Sammamish girl takes charge of diabetes diagnosis

May 1, 2013

By Lillian O'Rorke

The week before Thanksgiving early this year, 11-year-old Maddie Fletcher found out she had type 1 diabetes.

Her parents had taken her to the doctor because she was exhausted and felt like her brain was in a fog. Her legs were cramping and she was having pain in her chest, but an autoimmune disease in which the body produces little to no insulin was not the diagnosis Maddie and her family were expecting.

“It was a total shock,” said Kate Fletcher, Maddie’s mom. “It’s a big learning curve all at once, because you have to get it under control right away.”

Maddie Fletcher

Maddie Fletcher

The family spent the next four days in the hospital, getting Maddie’s blood sugar levels back down to normal and learning about how to manage the disease. A person with type 1 diabetes has to take insulin — which helps breakdown food into energy for the body — every day in order to live.

Maddie has to test her blood sugar levels at least four to five times a day, more if she is playing sports, and has to give herself insulin injections before every meal and before she goes to bed.

“When we first came into the hospital I was afraid of needles,” Maddie said. “It’s huge to change from taking 20 minutes to do it, to bam – its done.”

It’s also a hassle, she explained, because if she wants to go anywhere with friends or on a field trip, she has to plan ahead. Calculating how much insulin she will need depends on what kind of food she will eat that day or what activity they are doing.

“A lot of my friends are disgusted by me doing my testing and insulin,” Maddie added. “I tell them that it’s sort of necessary for me.”

When she can, she said she often will slip off to the restroom to do it.

“If I’m really low, that’s something that definitely, I can’t wait,” she explained. “If I am in the middle of school…I can’t wait to go up to the nurses office.”

Maddie is not alone. She said she knows of around a dozen other kids at her school, Inglewood Middle School, that have type 1 diabetes. One girl in particular who has had the disease for longer, Maddie said, helps her out with advice and encouragement. Maddie’s mom also has found some comrades in her family’s new battle. Through the Juvenile Diabetes Research Foundation, there is a Sammamish Plateau support group for young children with the disease and their families. Kate estimates there are about 15 other moms in the group.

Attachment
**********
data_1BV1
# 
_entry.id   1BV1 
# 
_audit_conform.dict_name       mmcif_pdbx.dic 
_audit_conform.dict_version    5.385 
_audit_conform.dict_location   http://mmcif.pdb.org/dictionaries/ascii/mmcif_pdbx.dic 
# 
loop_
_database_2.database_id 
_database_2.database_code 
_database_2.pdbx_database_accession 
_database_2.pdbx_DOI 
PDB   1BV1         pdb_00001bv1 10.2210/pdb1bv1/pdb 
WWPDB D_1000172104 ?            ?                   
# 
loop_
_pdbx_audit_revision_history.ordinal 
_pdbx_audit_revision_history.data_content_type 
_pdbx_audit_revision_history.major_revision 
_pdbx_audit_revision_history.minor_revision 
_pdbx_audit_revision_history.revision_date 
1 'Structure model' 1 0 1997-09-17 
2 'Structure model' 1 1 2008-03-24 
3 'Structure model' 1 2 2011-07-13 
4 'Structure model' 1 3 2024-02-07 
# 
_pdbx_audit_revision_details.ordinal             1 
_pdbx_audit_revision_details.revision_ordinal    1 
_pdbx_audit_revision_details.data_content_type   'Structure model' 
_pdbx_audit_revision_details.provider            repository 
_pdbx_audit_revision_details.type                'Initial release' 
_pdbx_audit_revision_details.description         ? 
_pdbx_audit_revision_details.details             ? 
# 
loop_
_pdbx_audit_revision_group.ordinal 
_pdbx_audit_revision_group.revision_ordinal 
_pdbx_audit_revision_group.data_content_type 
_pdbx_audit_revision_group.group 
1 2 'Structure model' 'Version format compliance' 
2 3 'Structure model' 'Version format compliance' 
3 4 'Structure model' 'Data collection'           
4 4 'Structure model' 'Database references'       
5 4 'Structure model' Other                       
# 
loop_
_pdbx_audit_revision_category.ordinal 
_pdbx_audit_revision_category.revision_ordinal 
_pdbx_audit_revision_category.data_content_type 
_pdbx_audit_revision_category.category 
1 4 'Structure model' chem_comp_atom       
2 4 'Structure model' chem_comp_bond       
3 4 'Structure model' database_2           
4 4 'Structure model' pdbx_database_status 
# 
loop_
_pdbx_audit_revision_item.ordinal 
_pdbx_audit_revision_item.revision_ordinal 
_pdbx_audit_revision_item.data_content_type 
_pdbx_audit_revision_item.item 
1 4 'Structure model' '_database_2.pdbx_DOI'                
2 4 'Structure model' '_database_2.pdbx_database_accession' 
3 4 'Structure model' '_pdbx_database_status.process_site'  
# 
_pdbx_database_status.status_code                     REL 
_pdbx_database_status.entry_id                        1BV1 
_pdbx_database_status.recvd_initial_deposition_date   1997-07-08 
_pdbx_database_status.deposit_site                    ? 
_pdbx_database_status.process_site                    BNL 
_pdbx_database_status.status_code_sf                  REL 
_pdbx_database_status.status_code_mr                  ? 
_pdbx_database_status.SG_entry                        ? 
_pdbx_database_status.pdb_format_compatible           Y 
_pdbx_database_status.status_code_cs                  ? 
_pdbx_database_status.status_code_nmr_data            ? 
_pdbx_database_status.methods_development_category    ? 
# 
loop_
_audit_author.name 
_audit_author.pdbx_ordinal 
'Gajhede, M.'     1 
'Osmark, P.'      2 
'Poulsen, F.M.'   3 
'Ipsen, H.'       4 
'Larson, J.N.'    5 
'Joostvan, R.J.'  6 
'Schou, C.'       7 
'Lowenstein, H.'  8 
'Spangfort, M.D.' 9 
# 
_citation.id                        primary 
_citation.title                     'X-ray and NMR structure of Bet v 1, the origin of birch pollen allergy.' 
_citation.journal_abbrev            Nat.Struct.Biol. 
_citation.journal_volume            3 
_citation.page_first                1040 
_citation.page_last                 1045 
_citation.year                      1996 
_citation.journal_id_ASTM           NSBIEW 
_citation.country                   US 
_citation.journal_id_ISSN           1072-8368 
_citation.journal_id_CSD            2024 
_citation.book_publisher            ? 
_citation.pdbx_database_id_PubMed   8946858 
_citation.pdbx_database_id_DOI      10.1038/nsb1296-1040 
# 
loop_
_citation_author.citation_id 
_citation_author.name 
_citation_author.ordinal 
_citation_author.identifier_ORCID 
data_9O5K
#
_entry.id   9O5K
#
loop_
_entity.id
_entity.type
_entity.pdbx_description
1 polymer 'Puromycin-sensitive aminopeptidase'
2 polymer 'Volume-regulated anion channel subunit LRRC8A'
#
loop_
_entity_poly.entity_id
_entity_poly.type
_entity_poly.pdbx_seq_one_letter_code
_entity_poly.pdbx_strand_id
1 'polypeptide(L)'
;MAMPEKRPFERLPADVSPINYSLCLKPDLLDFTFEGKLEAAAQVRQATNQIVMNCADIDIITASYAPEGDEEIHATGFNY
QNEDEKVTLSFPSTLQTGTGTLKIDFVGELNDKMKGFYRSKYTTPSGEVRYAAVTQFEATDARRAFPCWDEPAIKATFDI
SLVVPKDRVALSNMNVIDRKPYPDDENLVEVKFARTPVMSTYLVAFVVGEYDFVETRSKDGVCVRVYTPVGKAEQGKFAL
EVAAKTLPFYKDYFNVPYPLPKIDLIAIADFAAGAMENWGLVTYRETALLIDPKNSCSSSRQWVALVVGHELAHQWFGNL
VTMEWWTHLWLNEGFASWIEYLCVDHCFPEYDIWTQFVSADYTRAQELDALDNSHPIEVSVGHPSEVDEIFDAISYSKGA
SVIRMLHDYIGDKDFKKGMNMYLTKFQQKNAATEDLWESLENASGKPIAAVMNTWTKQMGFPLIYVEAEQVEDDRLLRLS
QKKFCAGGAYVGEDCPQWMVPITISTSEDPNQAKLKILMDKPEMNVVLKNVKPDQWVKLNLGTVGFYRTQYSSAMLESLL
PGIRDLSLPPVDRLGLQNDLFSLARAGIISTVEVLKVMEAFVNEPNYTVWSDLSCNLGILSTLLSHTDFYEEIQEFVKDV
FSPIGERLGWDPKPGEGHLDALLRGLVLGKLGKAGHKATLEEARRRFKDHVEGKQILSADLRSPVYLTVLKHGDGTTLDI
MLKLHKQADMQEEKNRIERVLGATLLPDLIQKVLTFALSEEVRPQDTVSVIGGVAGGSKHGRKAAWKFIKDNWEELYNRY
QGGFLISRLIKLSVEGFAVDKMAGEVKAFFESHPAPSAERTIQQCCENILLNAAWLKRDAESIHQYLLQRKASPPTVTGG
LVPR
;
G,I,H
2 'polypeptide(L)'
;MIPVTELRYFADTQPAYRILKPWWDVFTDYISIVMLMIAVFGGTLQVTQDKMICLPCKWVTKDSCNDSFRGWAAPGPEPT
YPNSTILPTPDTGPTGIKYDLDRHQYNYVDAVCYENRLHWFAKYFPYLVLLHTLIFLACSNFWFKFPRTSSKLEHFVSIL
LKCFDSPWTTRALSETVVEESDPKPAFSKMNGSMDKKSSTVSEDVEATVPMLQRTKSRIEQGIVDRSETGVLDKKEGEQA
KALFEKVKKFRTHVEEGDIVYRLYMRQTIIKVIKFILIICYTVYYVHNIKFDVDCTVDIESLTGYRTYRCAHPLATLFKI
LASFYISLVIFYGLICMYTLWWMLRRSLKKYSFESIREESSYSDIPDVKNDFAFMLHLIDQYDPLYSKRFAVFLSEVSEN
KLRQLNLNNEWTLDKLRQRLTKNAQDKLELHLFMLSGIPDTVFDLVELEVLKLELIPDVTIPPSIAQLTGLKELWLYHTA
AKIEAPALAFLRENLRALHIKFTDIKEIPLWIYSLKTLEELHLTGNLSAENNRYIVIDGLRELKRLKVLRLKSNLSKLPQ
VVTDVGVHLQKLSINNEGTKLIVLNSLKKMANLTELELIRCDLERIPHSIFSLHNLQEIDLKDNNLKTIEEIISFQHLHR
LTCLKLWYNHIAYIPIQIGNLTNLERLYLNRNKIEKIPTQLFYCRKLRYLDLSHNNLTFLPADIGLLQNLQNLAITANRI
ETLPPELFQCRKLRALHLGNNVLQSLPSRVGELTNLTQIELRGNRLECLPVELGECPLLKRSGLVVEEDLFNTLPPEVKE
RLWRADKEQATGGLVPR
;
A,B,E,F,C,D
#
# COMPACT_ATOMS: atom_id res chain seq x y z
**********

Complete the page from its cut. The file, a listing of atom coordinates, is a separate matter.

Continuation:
“When you look at the population of the plateau, I was kind of surprised,” Kate said.

Ryan Mitchell, owner of Sammamish Café, said that since he found out two years ago that his 7-year-old had type 1, he has found that parents band together.

“Everyone wants to help each other out because it is so difficult to live with. Its basically worse for us than it is for the kids,” he said. “Especially when they are that young, it is the most difficult thing in the world to conceive your child having a seizure, or not waking up because his blood-glucose levels got too low.”

On a positive note, Mitchell added, his son is doing great and still runs around and does all things that kids should be doing. He and his family now take part in the annual Beat The Bridge fundraiser for Juvenile Diabetes Research Foundation as “Team Parker.” As well, Café Inc., which owns Sammamish Café, is an official sponsor of the event.

“It is a huge problem,” Mitchell said, explaining that two years ago his son was the only child at his school who had diabetes. Now, he said, there are six other kids there with the disease. “Anyone who wants to grow up and have a family needs to work to try to fix this.”

The Fletchers are getting involved this year too. Their team, “Mad for a Cure,” is planning to take part in the four-mile walk, which is just one part of the May 19 event. So far, the team of 10 hasn’t raised much money, but it is hoping to change that. From 9 a.m. to 1 p.m. May 4, Maddie and her mother are partnering with Sammamish Café to raise money for the team.

“If we could raise $1,000 that would be great,” Kate said.

They will have an informational booth set up outside the restaurant, where people can learn about the diabetes and Beat the Bridge.

When they make a donation, they will get a paper shoe to put on a banner the team plans to carry as they walk the four miles. People can either make donations directly at the booth or can add it to their Café bill.

“I want to make sure they find a cure for people that have it,” Maddie said. “This was not something we planned…it sort of came up from behind and hit us. But it was definitely something we could learn to live with.”

Kate is proud of the way her daughter has handled her diagnosis.

“It’s great. At her age, it’s a fine line between wanting people to know. You work so hard to not be different in sixth grade,” Kate said. “She is my hero – the way she has just done it.”

More information about the four-mile walk and other events to benefit diabetes research May 19 can be found at

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